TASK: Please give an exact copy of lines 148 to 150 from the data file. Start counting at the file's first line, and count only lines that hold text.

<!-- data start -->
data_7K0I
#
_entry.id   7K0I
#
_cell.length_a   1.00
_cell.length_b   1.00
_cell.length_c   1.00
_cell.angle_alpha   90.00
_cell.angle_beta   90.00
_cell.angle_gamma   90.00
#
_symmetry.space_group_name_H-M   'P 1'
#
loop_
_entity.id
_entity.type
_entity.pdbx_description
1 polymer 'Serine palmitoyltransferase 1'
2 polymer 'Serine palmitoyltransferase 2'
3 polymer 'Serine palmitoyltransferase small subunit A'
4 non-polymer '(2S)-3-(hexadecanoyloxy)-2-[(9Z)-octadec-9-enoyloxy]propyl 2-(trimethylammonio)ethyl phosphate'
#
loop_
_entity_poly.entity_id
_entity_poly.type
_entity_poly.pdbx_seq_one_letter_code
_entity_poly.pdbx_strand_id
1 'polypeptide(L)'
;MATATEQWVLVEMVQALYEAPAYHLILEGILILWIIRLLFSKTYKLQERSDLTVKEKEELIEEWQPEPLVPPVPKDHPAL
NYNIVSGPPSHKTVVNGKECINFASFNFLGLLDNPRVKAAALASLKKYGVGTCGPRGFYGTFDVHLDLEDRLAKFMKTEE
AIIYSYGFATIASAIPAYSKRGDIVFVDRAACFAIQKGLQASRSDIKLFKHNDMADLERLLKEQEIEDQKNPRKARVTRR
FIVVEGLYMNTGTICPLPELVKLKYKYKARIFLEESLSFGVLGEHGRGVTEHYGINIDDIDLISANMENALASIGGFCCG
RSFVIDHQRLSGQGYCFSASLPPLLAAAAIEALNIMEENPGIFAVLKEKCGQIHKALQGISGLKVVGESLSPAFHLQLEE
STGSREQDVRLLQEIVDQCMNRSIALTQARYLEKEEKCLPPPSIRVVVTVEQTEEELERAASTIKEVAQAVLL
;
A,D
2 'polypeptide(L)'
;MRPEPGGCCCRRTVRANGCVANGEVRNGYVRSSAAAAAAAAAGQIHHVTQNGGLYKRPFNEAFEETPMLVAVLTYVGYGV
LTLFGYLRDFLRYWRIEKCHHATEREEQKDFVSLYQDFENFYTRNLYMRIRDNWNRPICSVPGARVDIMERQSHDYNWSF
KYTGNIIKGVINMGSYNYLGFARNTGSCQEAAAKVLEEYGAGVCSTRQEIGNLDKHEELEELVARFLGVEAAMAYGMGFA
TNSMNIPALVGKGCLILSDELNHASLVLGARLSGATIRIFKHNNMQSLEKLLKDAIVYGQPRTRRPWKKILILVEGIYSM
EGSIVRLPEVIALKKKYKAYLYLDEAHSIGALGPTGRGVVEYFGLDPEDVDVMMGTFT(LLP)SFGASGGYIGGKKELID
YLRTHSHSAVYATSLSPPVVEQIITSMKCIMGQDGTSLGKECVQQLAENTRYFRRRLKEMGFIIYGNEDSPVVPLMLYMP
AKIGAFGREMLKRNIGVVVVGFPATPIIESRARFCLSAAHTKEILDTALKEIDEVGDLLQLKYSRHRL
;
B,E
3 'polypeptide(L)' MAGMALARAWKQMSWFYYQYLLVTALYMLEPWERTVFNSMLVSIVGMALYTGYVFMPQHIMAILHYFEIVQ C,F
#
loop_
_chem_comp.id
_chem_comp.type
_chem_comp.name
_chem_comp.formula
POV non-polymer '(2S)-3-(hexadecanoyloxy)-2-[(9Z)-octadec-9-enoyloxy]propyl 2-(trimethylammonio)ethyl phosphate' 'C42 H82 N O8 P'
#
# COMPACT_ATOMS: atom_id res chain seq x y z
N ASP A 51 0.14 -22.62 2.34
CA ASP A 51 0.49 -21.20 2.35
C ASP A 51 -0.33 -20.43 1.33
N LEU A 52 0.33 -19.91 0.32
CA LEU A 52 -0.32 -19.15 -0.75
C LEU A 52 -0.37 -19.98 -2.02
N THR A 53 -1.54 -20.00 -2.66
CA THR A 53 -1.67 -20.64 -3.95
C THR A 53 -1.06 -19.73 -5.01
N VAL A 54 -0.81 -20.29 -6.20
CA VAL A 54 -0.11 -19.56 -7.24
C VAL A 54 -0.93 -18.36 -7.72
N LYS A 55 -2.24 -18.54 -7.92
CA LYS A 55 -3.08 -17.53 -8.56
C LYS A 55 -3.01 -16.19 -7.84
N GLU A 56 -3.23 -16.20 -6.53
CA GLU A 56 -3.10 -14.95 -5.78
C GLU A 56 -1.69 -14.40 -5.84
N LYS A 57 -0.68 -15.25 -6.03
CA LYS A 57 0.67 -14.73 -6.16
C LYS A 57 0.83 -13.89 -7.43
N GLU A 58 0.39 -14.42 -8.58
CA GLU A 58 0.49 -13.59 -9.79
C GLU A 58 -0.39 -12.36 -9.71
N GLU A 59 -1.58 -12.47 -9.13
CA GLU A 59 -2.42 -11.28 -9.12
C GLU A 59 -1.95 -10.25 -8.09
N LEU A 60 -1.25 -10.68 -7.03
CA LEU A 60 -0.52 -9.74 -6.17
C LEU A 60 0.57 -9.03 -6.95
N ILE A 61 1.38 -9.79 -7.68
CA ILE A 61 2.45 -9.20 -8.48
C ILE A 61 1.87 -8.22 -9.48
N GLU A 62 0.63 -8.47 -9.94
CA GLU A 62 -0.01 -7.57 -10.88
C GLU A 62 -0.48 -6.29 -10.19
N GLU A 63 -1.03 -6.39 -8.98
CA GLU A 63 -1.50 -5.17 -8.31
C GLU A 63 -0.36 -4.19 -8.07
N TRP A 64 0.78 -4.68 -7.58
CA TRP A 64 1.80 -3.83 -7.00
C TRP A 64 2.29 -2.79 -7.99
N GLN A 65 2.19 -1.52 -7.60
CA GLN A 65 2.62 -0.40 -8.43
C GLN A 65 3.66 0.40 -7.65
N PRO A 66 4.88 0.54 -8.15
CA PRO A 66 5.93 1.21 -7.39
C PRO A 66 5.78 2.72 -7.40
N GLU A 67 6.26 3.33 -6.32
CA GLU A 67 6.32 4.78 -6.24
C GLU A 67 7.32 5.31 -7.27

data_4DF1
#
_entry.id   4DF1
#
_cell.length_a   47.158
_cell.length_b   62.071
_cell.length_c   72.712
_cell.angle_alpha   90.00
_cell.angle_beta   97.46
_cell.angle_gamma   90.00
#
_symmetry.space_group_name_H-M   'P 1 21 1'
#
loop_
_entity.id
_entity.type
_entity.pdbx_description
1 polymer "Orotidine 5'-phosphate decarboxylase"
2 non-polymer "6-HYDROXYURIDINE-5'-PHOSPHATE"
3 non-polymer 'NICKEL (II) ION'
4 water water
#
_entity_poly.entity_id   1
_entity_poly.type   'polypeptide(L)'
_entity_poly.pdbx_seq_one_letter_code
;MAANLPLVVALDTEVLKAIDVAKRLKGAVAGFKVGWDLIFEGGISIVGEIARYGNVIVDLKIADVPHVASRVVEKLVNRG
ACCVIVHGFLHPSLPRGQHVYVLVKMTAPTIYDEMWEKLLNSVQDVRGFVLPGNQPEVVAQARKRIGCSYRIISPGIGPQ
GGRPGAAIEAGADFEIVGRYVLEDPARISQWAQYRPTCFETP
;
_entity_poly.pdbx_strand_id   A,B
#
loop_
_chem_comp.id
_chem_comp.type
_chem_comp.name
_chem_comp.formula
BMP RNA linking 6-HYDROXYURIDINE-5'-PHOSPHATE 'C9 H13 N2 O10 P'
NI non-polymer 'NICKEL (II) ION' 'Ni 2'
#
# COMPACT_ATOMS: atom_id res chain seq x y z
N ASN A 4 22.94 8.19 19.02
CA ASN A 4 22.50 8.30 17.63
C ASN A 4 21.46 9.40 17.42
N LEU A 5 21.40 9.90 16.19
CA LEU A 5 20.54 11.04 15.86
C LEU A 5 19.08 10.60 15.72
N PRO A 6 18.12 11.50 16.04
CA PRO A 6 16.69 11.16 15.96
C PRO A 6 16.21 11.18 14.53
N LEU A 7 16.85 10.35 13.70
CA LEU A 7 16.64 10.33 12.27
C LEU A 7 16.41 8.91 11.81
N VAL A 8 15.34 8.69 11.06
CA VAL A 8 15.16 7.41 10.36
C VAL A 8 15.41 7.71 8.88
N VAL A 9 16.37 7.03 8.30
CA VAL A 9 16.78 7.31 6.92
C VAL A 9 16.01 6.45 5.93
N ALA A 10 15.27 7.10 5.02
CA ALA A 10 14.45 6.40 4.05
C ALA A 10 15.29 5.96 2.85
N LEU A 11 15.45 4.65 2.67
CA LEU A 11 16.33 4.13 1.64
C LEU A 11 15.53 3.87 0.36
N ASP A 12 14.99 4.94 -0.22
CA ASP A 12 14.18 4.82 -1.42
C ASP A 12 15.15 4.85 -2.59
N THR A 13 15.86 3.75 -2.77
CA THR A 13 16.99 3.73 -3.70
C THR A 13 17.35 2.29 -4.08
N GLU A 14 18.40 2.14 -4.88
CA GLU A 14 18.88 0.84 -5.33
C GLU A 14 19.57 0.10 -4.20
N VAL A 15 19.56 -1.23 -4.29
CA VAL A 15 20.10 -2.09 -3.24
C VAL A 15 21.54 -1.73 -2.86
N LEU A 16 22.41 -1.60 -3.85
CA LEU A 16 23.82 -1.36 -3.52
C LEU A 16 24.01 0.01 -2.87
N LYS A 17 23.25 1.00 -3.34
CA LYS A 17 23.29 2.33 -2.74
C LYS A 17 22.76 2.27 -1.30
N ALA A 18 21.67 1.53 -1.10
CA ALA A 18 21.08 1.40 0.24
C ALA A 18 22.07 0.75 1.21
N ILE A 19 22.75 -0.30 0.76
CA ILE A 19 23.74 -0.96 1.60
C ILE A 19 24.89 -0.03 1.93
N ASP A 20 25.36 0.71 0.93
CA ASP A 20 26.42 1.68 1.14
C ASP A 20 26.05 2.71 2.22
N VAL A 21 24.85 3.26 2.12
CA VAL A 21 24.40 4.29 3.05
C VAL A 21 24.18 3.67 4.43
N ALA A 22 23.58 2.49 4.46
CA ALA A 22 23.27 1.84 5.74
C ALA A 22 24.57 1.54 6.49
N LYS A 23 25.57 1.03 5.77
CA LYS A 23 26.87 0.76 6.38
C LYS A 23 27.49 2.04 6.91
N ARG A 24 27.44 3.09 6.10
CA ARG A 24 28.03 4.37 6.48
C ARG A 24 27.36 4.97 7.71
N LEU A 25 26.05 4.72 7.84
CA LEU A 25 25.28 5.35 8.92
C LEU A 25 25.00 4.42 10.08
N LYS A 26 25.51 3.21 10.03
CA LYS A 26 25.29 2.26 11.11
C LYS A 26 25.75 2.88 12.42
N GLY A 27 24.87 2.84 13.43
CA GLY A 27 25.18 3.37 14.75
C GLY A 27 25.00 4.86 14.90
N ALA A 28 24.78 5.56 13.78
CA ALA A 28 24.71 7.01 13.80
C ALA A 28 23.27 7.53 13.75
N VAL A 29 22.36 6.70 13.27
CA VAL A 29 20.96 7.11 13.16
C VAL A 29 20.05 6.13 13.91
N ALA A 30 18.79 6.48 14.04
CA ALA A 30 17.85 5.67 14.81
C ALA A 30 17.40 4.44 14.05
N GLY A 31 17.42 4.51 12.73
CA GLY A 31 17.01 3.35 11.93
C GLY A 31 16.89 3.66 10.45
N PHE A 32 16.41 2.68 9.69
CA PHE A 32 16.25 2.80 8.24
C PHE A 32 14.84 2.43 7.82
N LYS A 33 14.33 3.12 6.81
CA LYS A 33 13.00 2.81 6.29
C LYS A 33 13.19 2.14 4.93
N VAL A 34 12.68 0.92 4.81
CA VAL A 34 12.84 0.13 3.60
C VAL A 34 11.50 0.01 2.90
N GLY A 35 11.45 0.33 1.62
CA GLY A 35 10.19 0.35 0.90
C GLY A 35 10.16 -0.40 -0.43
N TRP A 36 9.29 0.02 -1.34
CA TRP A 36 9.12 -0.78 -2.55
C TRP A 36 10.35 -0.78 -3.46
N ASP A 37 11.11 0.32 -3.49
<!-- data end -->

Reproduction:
N ASN A 4 22.94 8.19 19.02
CA ASN A 4 22.50 8.30 17.63
C ASN A 4 21.46 9.40 17.42